Laicization (Loss of the Clerical State)
LAICIZATION (LOSS OF THE CLERICAL STATE)
In canon law, laicization is an act by legitimate authority that takes away from a cleric the lawful use, except for emergencies, of the power of orders; deprives him of his rights, privileges, and clerical status; and renders him juridically equivalent to a lay person. Church law clearly points out that laicization in no way affects the power of orders, not even those that are clearly of ecclesiastical origin; rather, the action touches on the lawful use of the power of orders. There are three ways in which a cleric loses the clerical state: (a ) by judicial sentence or administrative decree that declares the invalidity of sacred ordination; (b ) by a penalty of dismissal legitimately imposed for some crime specified in church law; or (c ) by a rescript or letter of the Apostolic See, as for example, the priest who desires to leave active ministry and live as a lay person, either with or without marriage (see CIC 290 and CCEO 394).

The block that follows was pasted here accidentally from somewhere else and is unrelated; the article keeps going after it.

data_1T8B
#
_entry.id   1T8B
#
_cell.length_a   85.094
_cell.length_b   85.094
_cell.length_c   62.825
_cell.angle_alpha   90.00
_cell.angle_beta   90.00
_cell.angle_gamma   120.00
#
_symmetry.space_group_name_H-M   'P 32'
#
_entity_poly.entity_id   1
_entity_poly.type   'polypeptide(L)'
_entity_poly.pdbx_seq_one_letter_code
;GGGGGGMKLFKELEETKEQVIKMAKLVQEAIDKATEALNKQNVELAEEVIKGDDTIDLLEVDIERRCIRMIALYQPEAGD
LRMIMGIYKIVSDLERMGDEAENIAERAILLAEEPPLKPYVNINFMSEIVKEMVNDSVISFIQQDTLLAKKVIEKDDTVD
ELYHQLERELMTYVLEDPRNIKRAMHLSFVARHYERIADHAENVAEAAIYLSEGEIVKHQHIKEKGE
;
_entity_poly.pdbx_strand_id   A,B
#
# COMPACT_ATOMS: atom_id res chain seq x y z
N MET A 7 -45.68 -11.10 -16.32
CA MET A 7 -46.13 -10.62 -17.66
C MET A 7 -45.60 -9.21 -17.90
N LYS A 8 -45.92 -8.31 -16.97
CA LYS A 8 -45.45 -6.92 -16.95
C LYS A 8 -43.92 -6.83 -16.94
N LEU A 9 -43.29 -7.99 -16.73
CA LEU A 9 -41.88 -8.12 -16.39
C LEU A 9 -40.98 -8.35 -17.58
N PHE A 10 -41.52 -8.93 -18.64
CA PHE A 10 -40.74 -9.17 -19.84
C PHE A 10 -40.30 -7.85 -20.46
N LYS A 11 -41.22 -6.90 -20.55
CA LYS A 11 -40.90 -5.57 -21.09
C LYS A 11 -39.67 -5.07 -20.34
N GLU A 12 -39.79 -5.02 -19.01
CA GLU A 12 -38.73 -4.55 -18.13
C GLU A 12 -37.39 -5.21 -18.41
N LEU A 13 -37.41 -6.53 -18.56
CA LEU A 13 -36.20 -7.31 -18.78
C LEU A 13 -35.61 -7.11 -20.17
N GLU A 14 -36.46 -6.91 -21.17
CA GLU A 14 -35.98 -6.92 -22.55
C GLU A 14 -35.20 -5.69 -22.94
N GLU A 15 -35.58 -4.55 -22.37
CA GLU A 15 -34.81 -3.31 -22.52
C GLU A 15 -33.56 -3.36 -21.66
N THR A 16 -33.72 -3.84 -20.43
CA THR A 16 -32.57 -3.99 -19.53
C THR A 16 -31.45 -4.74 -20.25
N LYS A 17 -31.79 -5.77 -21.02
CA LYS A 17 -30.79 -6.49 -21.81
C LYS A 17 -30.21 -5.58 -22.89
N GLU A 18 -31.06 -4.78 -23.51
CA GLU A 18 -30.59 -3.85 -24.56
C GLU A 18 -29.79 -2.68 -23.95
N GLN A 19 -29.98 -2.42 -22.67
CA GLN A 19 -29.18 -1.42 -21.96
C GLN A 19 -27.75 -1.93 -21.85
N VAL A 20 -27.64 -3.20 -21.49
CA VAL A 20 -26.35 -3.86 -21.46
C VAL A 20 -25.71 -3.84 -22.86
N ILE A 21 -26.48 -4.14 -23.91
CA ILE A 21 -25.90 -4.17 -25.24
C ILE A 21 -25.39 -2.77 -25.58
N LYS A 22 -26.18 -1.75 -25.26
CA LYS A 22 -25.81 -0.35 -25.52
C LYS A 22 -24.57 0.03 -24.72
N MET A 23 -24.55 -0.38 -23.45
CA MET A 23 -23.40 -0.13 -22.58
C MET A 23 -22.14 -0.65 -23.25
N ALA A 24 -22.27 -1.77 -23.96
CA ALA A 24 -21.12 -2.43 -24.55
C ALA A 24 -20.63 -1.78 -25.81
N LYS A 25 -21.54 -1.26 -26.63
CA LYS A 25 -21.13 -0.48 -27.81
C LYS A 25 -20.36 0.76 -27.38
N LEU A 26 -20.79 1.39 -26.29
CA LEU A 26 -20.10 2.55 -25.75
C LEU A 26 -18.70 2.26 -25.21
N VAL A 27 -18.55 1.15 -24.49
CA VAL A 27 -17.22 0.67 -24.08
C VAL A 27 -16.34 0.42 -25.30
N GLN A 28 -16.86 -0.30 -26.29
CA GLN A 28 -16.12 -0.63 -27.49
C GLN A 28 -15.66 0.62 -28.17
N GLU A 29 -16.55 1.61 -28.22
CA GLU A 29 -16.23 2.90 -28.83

Historically, the Catholic Church divided clergy into major and minor clerics. The first category consisted of sacerdotes, that is, bishops and priests, along with deacons; the second category comprised those tonsured clerics receiving the minor orders of porter, acolyte, lector, and exorcist. Since 1972, laicization applies only to deacons, presbyters, and bishops.